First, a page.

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The Christian Science Monitor is a Boston-based online news organization and former newspaper, the first national American newspaper to replace its daily print edition with a web operation.
The Monitor is a nonprofit organization owned by the First Church of Christ, Scientist. Though the Monitor has been subsidized by the Christian Science church for most of its history (about $7.5 million annually in total subsidy as of 2014) and publishes a daily religious article, it is not a religious publication.
The Monitor was founded in 1908 as an alternative to the yellow journalism of that era. It specializes in in-depth foreign reporting and analytical journalism. The Monitor has won seven Pulitzer Prizes. It also was one of the first American newspapers to put content online, in 1995, and one of the first to use RSS, in 2002.
With steadily falling circulation and projected annual losses of $18.9 million, the Monitor announced in late 2008 it would shift its print edition from a daily to a weekly and operate as a web-based organization. The change was made largely for financial reasons, as the paper’s relatively small circulation and wide distribution area made a daily print edition particularly expensive to produce and deliver. With the move online, the Monitor is working to gradually lessen its reliance on the church’s subsidy.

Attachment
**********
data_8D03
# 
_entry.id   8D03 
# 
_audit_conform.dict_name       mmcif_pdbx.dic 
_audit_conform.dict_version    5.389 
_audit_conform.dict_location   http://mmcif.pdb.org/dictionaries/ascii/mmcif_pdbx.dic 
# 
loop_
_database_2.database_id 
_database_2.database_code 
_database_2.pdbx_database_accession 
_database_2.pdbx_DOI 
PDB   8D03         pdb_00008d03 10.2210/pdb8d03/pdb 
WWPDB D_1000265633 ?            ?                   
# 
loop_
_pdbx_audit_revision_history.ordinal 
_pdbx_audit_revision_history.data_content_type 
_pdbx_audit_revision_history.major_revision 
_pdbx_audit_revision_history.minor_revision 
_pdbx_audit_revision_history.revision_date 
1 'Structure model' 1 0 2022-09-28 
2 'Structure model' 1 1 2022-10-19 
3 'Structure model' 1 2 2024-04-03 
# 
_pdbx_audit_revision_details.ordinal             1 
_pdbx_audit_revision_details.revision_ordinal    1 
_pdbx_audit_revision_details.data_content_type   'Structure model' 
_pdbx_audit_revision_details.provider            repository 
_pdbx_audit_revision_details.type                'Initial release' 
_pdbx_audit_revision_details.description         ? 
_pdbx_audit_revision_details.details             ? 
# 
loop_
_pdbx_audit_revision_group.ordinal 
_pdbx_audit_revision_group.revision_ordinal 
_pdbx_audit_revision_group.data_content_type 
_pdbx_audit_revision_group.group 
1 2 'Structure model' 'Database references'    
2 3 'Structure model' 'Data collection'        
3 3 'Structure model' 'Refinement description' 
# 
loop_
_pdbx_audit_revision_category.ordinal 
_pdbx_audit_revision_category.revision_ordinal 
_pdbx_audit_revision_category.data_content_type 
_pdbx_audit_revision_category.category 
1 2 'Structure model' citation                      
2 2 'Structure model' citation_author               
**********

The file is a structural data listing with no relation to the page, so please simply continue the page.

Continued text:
The Monitor’s editor, John Yemma, said the shift to the web would include the addition of shorter, newsier, more blog-like stories, as well as the Monitor’s traditional longer-form stories. Its website remains characterized by original text stories and photography, rather than video or interactive elements, although some digressions from that path, such as the Little Bill Clinton series of blog posts, multimedia, and traditional reporting, have won critical praise.
One year after its March 2010 move online, the Monitor’s web traffic grew significantly, and its print circulation rose from 43,000 to 77,000, with 93 percent of its daily subscribers retaining its weekly edition. By 2014, it had about 50,000 subscribers to its weekly print magazine.
The newspaper produces a daily PDF e-edition with shortened versions of stories. The edition was sent to about 2,000 subscribers via email as of March 2010 and about 10,000 subscribers in 2014. It also produced a weekly digital replica of its print edition for $4.99 per month. In 2014, it had
Bayosphere was a short-lived user-driven local news site in San Francisco. Bayosphere was launched in 2005 by former San Jose Mercury News columnist Dan Gillmor and Michael Goff and received investment funding from Mitch Kapor and the Omidyar Network. Gillmor shut the site down in January 2006, and the site was bought later that year…